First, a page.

The Folly of Urban Industrial Set-Asides

A blog about business and economics.
April 3 2012 3:55 PM

The Folly of Urban Industrial Set-Asides


Once upon a time, many American cities feared that factories were going to intrude into residential neighborhoods, which made sense based on the economics of the time. People had health and safety concerns about this, so industrial uses tended to get boxed into specific corners of cities. Nowadays, of course, nobody wants to use scarce land in major cities to run a factory. But the industrial set-asides persist, leading to a lot of vacant buildings and car repair shops paying sub-market rents. Today New York City is celebrating the transformation of a piece of one of those industrial set-asides in Sunset Park into a car repair place paying sub-market rents.

Specifically Bay Ridge Automotive Corp., a Ford dealer, will now be the proud operator of "a 33,000-square-foot service facility" for which they "will invest $3 million in renovating the space" and "create 25 to 30 jobs" before paying "an annual starting rent of roughly $280,000" until they meet "annual revenue thresholds" at which point "the rent is increased by a certain amount."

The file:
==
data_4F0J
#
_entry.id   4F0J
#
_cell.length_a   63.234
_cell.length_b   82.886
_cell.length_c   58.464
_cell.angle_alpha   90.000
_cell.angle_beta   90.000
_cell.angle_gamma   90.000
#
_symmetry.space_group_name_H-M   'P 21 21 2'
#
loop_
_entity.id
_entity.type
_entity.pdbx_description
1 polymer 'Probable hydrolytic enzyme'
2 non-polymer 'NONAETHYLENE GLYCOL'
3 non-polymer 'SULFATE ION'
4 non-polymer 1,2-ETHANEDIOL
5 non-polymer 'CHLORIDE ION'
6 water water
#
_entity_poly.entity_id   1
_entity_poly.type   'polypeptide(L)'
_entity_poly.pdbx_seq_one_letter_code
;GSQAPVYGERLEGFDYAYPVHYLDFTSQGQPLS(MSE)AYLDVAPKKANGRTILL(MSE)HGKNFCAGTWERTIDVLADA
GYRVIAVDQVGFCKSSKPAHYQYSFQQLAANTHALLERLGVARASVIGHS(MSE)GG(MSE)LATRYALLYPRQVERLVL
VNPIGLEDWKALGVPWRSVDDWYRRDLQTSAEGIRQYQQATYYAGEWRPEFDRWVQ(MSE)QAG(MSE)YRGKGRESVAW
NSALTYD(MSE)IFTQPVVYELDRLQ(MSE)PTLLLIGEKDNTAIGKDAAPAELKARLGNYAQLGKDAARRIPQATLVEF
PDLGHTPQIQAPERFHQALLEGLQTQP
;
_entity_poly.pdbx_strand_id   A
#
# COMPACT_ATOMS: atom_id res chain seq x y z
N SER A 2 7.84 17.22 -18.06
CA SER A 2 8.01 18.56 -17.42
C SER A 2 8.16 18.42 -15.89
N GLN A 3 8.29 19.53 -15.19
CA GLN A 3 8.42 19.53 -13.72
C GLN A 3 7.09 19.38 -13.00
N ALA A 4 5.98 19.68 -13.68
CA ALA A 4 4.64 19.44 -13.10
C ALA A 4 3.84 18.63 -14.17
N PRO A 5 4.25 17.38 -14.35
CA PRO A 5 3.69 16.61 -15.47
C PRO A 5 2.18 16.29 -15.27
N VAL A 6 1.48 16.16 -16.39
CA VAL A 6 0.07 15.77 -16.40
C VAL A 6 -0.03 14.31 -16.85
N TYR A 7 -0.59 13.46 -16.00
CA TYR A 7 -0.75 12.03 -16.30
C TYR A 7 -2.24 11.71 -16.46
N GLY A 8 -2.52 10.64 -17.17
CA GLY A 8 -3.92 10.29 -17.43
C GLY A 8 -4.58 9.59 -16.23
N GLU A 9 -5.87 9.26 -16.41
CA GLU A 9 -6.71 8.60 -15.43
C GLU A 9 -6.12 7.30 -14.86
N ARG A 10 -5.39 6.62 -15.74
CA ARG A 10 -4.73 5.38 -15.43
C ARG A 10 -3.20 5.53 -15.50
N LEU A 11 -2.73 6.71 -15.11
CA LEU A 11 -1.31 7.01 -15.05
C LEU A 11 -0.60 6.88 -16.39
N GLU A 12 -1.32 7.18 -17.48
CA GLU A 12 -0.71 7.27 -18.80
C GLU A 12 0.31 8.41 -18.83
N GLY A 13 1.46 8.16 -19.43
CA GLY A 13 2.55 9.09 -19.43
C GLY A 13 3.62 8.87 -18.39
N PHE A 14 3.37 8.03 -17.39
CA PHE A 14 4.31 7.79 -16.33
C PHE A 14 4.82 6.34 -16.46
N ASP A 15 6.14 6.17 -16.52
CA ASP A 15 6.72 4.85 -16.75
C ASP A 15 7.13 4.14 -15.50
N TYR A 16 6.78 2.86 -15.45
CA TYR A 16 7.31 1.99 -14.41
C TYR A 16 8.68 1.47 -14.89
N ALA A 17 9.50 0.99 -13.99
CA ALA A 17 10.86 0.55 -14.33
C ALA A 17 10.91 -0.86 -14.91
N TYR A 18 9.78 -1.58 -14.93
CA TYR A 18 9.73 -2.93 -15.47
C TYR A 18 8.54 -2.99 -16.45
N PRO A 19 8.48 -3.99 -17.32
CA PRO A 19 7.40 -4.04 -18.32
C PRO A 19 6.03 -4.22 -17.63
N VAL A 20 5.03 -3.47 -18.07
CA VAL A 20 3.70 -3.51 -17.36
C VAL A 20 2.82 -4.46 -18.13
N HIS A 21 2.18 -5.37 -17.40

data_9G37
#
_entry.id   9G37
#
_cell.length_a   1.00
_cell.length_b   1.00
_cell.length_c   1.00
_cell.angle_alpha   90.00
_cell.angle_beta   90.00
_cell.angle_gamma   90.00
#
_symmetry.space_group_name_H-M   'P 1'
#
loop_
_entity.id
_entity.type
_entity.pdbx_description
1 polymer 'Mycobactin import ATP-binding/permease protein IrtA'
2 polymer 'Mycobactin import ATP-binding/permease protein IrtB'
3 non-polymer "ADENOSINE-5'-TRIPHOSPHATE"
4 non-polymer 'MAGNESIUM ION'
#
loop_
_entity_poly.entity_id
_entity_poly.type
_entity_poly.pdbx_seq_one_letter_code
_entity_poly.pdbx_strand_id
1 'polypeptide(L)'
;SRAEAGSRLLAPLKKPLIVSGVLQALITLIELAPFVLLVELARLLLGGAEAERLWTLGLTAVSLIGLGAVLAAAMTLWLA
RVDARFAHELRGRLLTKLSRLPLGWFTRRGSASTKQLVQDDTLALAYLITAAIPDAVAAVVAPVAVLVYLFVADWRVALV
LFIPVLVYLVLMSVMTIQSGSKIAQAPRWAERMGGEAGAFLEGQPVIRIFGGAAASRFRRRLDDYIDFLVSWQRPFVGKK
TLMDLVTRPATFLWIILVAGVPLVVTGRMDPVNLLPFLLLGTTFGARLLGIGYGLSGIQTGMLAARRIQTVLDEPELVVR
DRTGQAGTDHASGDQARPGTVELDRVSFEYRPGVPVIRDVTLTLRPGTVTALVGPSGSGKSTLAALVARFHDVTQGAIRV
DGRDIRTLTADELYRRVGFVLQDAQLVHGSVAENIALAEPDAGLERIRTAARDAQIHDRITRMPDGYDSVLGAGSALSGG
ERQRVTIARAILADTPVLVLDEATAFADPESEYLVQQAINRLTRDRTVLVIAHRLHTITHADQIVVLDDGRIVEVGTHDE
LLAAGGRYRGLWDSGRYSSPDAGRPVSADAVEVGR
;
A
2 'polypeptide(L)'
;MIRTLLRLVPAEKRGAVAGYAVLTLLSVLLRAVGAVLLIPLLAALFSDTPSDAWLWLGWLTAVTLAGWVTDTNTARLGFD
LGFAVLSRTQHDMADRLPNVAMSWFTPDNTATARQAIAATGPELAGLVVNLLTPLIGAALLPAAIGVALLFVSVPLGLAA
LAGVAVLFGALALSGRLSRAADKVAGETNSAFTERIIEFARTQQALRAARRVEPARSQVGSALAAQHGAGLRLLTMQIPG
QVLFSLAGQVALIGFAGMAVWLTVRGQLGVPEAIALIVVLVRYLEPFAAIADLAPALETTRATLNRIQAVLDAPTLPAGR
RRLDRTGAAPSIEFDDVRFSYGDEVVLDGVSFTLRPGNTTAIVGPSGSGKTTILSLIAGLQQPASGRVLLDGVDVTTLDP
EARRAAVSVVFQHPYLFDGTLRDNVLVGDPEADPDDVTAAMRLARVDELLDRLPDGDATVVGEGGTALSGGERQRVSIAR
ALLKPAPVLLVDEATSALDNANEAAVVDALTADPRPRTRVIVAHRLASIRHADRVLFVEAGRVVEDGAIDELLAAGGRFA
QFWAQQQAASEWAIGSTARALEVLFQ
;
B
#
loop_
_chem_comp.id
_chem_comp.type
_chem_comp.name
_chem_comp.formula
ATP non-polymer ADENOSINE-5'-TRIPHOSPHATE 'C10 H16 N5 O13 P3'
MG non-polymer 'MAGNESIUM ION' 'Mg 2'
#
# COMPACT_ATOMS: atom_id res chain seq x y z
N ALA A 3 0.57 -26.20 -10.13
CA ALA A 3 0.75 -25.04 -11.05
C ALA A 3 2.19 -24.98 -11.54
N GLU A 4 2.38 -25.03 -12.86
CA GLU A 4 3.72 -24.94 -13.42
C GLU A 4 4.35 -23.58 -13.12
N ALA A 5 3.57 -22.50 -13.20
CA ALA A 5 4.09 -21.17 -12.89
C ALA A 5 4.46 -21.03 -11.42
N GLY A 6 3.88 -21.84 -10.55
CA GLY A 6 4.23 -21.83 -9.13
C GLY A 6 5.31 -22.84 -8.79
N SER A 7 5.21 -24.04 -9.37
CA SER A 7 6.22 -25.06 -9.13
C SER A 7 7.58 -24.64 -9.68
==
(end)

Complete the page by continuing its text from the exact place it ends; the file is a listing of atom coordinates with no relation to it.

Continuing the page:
The space in question is on 58th Street between 1st and 2nd Avenues and as you can see on the Trulia image I grabbed above just one block away we have an apartment renting for $1,400 a month. The car repair place, by contrast, will be paying less than $2,400 a month. Obviously $1,400 < $2,400 but I dare say that you could fit more than two New York City apartments into a 33,000 square foot facility, which strongly suggests that the way for the city to maximize its revenue as a landlord would be work out a deal to turn this into an apartment building of some kind. That would leave the city with more cash on hand to use paying for schools and buses and police officers. What's more, it would probably do as much or more for job-creation than opening a car repair facility. That's because at the margin almost all the jobs in any large city simply consist of selling stuff to the other people in the city. More people is more customers for the local stores and restaurants, meaning they'll either need more staff to meet the demand or else whole new places will open up.

Matthew Yglesias is the executive editor of Vox and author of The Rent Is Too Damn High.



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